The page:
Angular 18 standalone components

Angular 18 standalone components

Standalone components in Angular offer a range of advantages that might not immediately be apparent. In this guide, we'll delve deep into the world of standalone components, exploring why they're superior to NgModule-based components and debunking common misconceptions along the way.

In the upcoming sections, we'll explore the numerous benefits of standalone components and shed light on why certain perceived drawbacks are not as significant as they may seem.

Furthermore, we'll discover how standalone components can significantly enhance your application's performance with minimal need for extensive refactoring.

Lastly, we'll discuss strategies for seamlessly migrating your application to utilize standalone components, allowing you to harness these benefits without disrupting your existing codebase.

What are Standalone Components?

In Angular, a standalone component is one that does not belong to any specific Angular module. Before Angular 14, components were typically declared within the declarations array of a module. Attempting to use a component outside of this module would result in Angular throwing an error during compilation. However, starting from Angular 14, you have the option to create components that exist independently of any module, hence termed as standalone components.

In addition to standalone components, Angular 14 also introduced the ability to create:

  • Standalone directives
  • Standalone pipes

Standalone components can be utilized in various contexts, including:

  • Within module-based components
  • Alongside other standalone components
  • Within route configurations for lazy loading

This flexibility allows developers to organize and structure their Angular applications more dynamically, enabling the seamless integration of standalone components alongside module-based components and lazy loading configurations.

How to Create Standalone Artifacts with Angular CLI

To create a standalone component, pipe, or directive using the Angular CLI, you can utilize the --standalone flag with the ng generate command. Here's how you can do it for each type:

  1. Standalone Pipe:
ng generate pipe mypipe --standalone
  1. Standalone Directive:
ng generate directive mydirective --standalone
  1. Standalone Component:
ng generate component mycomp --standalone

By adding the --standalone flag, you instruct the Angular CLI to generate the specified element as standalone, allowing it to exist independently of any specific Angular module.

Understanding Standalone Components

To better understand the distinction, let's compare a typical component with a standalone one:

  selector: "my-comp",
  template: `Hello Angular 18`,
class MyComponent {

The above code depicts a standard component that requires declaration within an NgModule to be effectively used. Without such declaration, it remains inaccessible for use within the template of other components.

In Angular, regular components must be declared within an NgModule to be used in the template of another component. This declaration is necessary for Angular's dependency injection system to recognize and manage the component.

For instance, in our main application module (AppModule), we include the MyComponent declaration within the declarations array:

  declarations: [AppComponent, MyComponent],
  imports: [BrowserModule, FormsModule],
  providers: [],
  bootstrap: [AppComponent],
export class AppModule {


This setup ensures that MyComponent is available for use throughout our application.

Now, let's explore how we can transform MyComponent into a standalone component.

To transform HelloComponent into a standalone component, we simply need to add the property standalone: true in its @Component decorator:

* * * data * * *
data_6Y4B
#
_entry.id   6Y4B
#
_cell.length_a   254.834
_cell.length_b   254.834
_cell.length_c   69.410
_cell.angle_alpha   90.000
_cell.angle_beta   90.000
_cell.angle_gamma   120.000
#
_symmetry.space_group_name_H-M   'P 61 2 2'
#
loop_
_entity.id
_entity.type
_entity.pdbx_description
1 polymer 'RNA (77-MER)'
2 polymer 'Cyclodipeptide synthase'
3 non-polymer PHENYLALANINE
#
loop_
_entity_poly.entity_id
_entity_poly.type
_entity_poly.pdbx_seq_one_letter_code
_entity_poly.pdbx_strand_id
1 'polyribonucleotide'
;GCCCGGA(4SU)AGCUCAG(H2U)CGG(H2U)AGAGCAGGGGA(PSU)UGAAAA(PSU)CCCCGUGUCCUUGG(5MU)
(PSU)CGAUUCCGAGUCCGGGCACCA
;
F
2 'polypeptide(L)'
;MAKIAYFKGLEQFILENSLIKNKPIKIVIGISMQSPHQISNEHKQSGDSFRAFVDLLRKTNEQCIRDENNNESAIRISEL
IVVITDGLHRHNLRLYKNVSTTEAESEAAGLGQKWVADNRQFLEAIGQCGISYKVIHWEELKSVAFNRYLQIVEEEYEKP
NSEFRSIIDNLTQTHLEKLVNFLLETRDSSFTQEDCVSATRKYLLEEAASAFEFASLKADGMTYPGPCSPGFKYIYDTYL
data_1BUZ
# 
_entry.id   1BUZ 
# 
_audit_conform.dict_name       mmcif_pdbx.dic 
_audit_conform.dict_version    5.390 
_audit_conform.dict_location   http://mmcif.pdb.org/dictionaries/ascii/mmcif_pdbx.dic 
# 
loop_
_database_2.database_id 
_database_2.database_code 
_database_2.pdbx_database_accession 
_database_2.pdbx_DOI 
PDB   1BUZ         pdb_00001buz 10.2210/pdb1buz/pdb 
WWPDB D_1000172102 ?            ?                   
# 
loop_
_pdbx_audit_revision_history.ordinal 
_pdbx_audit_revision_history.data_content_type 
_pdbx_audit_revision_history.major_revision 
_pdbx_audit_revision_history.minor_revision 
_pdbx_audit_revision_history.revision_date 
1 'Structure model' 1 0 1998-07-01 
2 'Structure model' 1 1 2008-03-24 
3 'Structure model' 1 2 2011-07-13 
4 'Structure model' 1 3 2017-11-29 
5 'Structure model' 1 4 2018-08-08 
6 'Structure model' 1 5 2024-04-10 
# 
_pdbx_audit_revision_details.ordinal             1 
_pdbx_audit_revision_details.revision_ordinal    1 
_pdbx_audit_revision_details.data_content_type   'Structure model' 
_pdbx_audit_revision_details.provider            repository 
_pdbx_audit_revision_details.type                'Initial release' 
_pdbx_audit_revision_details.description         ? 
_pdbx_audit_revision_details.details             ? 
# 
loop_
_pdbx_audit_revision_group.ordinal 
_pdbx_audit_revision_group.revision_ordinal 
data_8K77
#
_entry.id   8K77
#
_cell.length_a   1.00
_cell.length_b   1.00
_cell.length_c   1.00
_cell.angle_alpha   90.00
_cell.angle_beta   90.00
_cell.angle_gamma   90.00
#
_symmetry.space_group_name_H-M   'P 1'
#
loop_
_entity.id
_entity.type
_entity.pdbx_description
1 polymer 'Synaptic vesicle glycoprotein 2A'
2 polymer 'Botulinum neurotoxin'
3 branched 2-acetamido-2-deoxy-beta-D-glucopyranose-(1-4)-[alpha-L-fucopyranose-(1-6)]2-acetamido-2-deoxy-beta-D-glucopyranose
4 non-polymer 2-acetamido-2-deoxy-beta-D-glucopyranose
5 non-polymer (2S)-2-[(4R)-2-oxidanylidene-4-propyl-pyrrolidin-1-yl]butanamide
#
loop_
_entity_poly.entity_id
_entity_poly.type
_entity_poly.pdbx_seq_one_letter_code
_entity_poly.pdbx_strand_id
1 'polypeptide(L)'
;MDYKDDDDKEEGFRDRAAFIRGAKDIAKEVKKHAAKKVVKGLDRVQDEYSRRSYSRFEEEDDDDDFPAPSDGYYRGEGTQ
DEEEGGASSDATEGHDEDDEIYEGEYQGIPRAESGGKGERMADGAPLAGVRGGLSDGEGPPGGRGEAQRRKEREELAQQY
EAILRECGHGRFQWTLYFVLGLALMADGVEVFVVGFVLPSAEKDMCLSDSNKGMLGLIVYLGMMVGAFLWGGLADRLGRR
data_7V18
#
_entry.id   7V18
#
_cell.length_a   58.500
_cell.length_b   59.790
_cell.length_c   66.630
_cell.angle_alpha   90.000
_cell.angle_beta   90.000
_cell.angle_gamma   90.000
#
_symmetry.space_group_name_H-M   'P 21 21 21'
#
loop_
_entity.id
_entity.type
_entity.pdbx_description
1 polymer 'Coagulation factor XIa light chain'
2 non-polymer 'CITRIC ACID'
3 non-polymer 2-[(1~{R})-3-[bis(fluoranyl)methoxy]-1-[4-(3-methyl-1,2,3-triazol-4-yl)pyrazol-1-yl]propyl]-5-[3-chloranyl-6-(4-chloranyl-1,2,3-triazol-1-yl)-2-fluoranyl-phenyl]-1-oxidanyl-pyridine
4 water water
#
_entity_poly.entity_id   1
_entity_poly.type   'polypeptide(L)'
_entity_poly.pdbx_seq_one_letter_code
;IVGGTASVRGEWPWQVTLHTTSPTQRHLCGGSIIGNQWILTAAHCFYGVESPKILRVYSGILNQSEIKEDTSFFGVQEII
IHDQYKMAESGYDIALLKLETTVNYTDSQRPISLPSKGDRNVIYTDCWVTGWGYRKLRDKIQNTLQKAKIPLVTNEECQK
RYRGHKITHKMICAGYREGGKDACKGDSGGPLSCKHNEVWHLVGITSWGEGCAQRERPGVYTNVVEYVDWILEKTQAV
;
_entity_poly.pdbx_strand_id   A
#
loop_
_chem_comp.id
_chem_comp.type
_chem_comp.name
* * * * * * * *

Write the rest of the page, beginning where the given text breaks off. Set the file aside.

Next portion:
selector: "my-comp",
  template: `Hello Angular 18`,
  standalone: true,
class MyComponent {

That's all it takes!

Now, to use this standalone component, we import it into the component where we want to use it. For instance, let's assume we want to use MyComponent in the AppComponent:

  selector: "app",
  template: `<my-comp></my-comp>`,
  imports: [MyComponent],
class AppComponent {}

As illustrated, we only need to import it in the imports array, and we're good to go!

It's important to note that without the import, the AppComponent will not function as expected, and often, no error will be thrown.

Using Regular Modules/Directives/Pipes in Standalone Components

To use regular directives in standalone components, Angular offers most of its built-in directives as standalone directives. To employ them in standalone components, we simply need to include them in the imports array of the component:

import { Component, Input } from '@angular/core';
import { Movie } from '../../models/movie';
import { DatePipe } from '@angular/common';
import { RouterModule } from '@angular/router';

  selector: 'app-movie',
  standalone: true,
  imports: [DatePipe, RouterModule],
  templateUrl: './movie.component.html',
  styleUrl: './movie.component.css'
export class MovieComponent {

  @Input() movie!: Movie;


In the template of the standalone component, we can use these directives as normal:

<a routerLink="/show-movie/{{ }}">
        {{ movie.release_date | date }}

In this example, we've imported the date pipe and router module into the imports array of the MovieComponent component, enabling us to use them in the template.

Omitting this imports would result in the component not functioning as expected.

Why Standalone Components?

Initially, standalone components may not seem like a significant departure from regular components, as they replace the concept of NgModules with manual imports. However, there are several compelling reasons why standalone components are considered superior:

Improved Developer Experience:

One of the primary motivations behind introducing standalone components in Angular was to streamline the developer experience by removing the need for NgModules. The concept of NgModules could be confusing for beginners and seemed unnecessary. With standalone components, developers can create components without having to declare them within any module, making the development process more straightforward and intuitive.